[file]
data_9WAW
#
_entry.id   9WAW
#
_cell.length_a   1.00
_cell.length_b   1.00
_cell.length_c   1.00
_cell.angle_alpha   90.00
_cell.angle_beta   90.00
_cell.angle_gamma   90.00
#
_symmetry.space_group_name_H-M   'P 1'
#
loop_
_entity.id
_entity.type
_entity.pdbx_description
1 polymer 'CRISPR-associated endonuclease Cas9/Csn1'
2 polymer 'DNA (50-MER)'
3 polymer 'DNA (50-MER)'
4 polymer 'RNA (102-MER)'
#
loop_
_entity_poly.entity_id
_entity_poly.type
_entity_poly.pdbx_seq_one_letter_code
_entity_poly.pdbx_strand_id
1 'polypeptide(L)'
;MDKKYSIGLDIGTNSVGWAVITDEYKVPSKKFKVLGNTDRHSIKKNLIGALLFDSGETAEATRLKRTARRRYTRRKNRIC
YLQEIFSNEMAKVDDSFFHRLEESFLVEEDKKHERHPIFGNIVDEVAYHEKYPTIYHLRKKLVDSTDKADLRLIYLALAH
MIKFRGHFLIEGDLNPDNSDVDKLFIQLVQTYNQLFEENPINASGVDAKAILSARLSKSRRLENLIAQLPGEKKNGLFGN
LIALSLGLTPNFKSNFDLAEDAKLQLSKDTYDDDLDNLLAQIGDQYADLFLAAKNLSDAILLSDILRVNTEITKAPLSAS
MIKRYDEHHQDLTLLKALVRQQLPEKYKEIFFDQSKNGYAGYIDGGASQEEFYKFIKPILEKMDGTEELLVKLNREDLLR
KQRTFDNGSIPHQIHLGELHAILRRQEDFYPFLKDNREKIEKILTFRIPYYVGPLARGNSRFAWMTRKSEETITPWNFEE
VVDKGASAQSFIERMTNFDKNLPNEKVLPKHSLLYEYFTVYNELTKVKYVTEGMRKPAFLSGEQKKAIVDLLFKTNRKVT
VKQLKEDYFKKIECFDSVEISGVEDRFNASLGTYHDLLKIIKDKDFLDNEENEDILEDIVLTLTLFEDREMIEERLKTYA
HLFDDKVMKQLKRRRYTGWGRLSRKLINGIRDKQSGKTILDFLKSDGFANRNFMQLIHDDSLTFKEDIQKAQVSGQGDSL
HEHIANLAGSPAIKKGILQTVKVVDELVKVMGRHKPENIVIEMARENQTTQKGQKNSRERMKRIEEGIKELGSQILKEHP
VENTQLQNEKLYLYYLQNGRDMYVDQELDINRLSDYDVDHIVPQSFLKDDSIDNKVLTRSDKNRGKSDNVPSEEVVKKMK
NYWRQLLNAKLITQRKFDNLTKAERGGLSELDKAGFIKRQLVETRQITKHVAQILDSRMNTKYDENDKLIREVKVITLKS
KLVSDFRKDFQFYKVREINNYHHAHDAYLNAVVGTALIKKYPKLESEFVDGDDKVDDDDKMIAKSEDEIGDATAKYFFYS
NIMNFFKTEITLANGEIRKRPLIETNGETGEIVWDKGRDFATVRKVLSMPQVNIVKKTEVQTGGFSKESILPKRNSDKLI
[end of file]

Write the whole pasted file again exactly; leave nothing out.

data_9WAW
#
_entry.id   9WAW
#
_cell.length_a   1.00
_cell.length_b   1.00
_cell.length_c   1.00
_cell.angle_alpha   90.00
_cell.angle_beta   90.00
_cell.angle_gamma   90.00
#
_symmetry.space_group_name_H-M   'P 1'
#
loop_
_entity.id
_entity.type
_entity.pdbx_description
1 polymer 'CRISPR-associated endonuclease Cas9/Csn1'
2 polymer 'DNA (50-MER)'
3 polymer 'DNA (50-MER)'
4 polymer 'RNA (102-MER)'
#
loop_
_entity_poly.entity_id
_entity_poly.type
_entity_poly.pdbx_seq_one_letter_code
_entity_poly.pdbx_strand_id
1 'polypeptide(L)'
;MDKKYSIGLDIGTNSVGWAVITDEYKVPSKKFKVLGNTDRHSIKKNLIGALLFDSGETAEATRLKRTARRRYTRRKNRIC
YLQEIFSNEMAKVDDSFFHRLEESFLVEEDKKHERHPIFGNIVDEVAYHEKYPTIYHLRKKLVDSTDKADLRLIYLALAH
MIKFRGHFLIEGDLNPDNSDVDKLFIQLVQTYNQLFEENPINASGVDAKAILSARLSKSRRLENLIAQLPGEKKNGLFGN
LIALSLGLTPNFKSNFDLAEDAKLQLSKDTYDDDLDNLLAQIGDQYADLFLAAKNLSDAILLSDILRVNTEITKAPLSAS
MIKRYDEHHQDLTLLKALVRQQLPEKYKEIFFDQSKNGYAGYIDGGASQEEFYKFIKPILEKMDGTEELLVKLNREDLLR
KQRTFDNGSIPHQIHLGELHAILRRQEDFYPFLKDNREKIEKILTFRIPYYVGPLARGNSRFAWMTRKSEETITPWNFEE
VVDKGASAQSFIERMTNFDKNLPNEKVLPKHSLLYEYFTVYNELTKVKYVTEGMRKPAFLSGEQKKAIVDLLFKTNRKVT
VKQLKEDYFKKIECFDSVEISGVEDRFNASLGTYHDLLKIIKDKDFLDNEENEDILEDIVLTLTLFEDREMIEERLKTYA
HLFDDKVMKQLKRRRYTGWGRLSRKLINGIRDKQSGKTILDFLKSDGFANRNFMQLIHDDSLTFKEDIQKAQVSGQGDSL
HEHIANLAGSPAIKKGILQTVKVVDELVKVMGRHKPENIVIEMARENQTTQKGQKNSRERMKRIEEGIKELGSQILKEHP
VENTQLQNEKLYLYYLQNGRDMYVDQELDINRLSDYDVDHIVPQSFLKDDSIDNKVLTRSDKNRGKSDNVPSEEVVKKMK
NYWRQLLNAKLITQRKFDNLTKAERGGLSELDKAGFIKRQLVETRQITKHVAQILDSRMNTKYDENDKLIREVKVITLKS
KLVSDFRKDFQFYKVREINNYHHAHDAYLNAVVGTALIKKYPKLESEFVDGDDKVDDDDKMIAKSEDEIGDATAKYFFYS
NIMNFFKTEITLANGEIRKRPLIETNGETGEIVWDKGRDFATVRKVLSMPQVNIVKKTEVQTGGFSKESILPKRNSDKLI